That's what those of us who have earned the Certified Aging In Place Specialist - CAPS - designation are doing. We are telling the world - at least those in our sphere of contact - that we have completed specialized training to work with and help people remain safely in their homes as they continue to live in them long-term. Moreover, the CAPS certification is a little different than other designations and programs in the realm of public opinion, acceptance, and recognition.
There are dozens of certifications and training programs that a professional in real estate, construction, sales, healthcare, non-profits, or aging in place (among others) can strive for and attain. Many of them, while important and meaningful, aren't immediately recognizable by the public until they have a need to engage someone with those credentials. With the CAPS, there are a minimum of eight national professional organizations (NAHB, AARP, AIA, AOTA, APTA, AIBD, NKBA, ASID) that encourage their members to attain the CAPS certification, offer continuing education credits for coursework, and promote the designation and training to their members, and by extension, members' families, clients, associates, and friends.
This is why having the CAPS is beneficial and why so many consumers are aware of what CAPS training is - perhaps not the exact definition of it and what is required to earn it but knowing that it is something they want in a person who helps them create a solution to allow them to continue living in the home that they love. We are seeing more instances of consumers looking for and requesting CAPS trained professionals to work with them in their homes to help solve their issues.
When homeowners want someone to look at their home and help it become safer, more accessible, more functional, and just a more enjoyable place for them to remain, they begin - to the extent they can locate one in their area - by reaching out to a CAPS trained professional.
Similarly, property managers, case managers, social workers, attorneys, claims adjusters, social service agencies, and anyone else who works with people in their homes to modify, renovate, repair, or remediate them would welcome a CAPS professional to assist them in such endeavors.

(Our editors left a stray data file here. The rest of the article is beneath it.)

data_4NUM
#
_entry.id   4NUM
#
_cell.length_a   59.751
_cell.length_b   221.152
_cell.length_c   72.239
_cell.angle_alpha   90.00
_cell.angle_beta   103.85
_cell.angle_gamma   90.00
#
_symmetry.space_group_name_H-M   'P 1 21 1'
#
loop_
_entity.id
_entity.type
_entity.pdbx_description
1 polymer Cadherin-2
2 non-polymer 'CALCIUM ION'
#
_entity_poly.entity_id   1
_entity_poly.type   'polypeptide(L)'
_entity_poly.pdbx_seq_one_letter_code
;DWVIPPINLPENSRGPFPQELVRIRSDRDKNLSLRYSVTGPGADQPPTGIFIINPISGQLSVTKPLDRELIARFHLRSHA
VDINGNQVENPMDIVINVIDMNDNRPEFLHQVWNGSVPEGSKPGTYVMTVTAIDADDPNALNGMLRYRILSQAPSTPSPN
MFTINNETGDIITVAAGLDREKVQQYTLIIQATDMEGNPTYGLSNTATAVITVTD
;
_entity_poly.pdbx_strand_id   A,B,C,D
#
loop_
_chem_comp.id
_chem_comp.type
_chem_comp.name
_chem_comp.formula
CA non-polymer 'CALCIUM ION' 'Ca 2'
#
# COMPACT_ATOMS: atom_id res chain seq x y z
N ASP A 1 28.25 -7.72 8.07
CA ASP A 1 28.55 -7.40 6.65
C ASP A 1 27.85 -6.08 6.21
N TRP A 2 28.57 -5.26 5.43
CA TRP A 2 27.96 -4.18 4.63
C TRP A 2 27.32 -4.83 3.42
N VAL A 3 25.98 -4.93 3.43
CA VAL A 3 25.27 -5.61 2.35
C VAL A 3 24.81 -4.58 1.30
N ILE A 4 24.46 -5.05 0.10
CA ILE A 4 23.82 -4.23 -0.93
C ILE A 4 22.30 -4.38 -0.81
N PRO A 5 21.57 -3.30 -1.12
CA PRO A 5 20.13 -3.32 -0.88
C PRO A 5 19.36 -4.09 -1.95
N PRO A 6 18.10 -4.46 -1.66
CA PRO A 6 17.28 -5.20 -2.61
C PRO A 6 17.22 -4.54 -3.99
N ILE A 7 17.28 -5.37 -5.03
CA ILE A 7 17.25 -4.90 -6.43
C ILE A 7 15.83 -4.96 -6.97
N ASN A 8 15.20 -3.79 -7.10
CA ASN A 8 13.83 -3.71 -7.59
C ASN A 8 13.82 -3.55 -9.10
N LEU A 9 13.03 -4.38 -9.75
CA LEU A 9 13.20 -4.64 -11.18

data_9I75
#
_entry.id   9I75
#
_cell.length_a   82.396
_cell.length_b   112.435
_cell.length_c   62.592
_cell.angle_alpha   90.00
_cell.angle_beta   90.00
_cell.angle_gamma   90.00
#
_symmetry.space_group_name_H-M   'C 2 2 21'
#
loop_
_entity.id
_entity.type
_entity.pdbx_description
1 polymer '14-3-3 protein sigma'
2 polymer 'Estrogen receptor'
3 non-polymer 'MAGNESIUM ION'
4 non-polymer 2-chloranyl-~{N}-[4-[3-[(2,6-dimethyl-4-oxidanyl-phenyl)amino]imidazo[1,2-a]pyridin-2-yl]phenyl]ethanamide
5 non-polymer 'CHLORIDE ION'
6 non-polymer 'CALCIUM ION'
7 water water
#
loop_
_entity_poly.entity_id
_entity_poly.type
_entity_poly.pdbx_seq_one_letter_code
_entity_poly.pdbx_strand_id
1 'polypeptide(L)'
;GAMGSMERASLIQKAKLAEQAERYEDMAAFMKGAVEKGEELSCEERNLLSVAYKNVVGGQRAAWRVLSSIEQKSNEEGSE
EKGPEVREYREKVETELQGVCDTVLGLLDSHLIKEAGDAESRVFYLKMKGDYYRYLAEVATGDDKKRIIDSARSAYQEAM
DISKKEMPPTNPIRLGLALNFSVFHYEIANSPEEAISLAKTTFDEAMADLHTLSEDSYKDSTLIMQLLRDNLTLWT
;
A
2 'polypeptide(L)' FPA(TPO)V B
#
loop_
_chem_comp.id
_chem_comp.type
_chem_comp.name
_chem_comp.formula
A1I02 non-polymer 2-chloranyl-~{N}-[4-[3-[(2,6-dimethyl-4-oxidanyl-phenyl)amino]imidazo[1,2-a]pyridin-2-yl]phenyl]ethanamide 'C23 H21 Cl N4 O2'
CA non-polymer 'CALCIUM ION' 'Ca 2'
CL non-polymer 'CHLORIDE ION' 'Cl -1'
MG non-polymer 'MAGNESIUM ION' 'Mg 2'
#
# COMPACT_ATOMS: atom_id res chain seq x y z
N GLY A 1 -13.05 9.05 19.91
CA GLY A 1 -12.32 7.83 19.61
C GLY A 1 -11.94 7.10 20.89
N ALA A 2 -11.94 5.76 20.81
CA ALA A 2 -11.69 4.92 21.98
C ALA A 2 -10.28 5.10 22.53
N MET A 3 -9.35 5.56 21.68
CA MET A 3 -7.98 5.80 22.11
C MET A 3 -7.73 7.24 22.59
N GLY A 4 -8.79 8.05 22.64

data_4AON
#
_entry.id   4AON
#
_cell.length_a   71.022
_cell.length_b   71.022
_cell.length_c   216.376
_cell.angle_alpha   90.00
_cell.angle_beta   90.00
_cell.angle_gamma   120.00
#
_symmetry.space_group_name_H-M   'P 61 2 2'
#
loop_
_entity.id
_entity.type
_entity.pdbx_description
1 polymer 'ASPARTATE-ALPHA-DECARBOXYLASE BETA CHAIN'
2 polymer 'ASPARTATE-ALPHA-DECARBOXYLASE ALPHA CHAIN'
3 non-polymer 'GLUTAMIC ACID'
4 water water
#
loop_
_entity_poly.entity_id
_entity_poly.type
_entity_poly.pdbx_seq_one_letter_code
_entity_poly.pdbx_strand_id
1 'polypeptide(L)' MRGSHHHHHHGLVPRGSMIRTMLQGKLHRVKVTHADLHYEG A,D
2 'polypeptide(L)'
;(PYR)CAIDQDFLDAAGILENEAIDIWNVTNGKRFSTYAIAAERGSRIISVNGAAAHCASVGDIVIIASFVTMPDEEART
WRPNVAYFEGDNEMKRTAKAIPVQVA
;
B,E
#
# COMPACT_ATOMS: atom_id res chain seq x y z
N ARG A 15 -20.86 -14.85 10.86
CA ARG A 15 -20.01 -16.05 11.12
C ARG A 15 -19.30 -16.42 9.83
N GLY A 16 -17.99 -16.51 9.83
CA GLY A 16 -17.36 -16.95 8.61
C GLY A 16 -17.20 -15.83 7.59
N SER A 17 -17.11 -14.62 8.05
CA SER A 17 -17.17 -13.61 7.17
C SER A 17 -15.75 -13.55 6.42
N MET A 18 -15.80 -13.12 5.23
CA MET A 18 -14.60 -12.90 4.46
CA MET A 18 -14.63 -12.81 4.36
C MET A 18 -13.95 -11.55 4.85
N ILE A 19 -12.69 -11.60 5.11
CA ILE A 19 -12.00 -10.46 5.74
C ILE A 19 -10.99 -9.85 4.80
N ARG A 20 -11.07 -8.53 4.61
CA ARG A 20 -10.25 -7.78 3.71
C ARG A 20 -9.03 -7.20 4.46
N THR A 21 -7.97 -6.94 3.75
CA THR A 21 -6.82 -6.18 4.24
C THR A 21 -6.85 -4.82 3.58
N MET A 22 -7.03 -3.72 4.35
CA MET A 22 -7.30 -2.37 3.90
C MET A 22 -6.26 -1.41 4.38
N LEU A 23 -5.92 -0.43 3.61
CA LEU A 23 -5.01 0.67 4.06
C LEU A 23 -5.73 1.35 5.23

As strong as the Certified Aging In Place Specialist (CAPS) designation is in preparing us to enter people's homes, meet with them, look at the physical condition and parameters of their homes, evaluate their own functional needs, and suggest a renovation program (within their budget), we have to make sure that the people we are meeting and preparing to work with understand the value, tools, and experience we bring to them.
CAPS must be more than just a set of letters or initials next to our name. It has to connect with the consumer, or the strategic partner or referring professional we want to work with, in such a way as to let them know that we have the training, knowledge, experience, resources, and network to serve them in a way that non-CAPS professional are not prepared to do.
Consumers are requesting CAPS trained people to help them. For those who aren't, we owe it to them to make sure they understand the value we bring to their particular situation and that we can make sure their money is well-invested in the project we recommend and complete for them. We must make our training relevant to the consumer.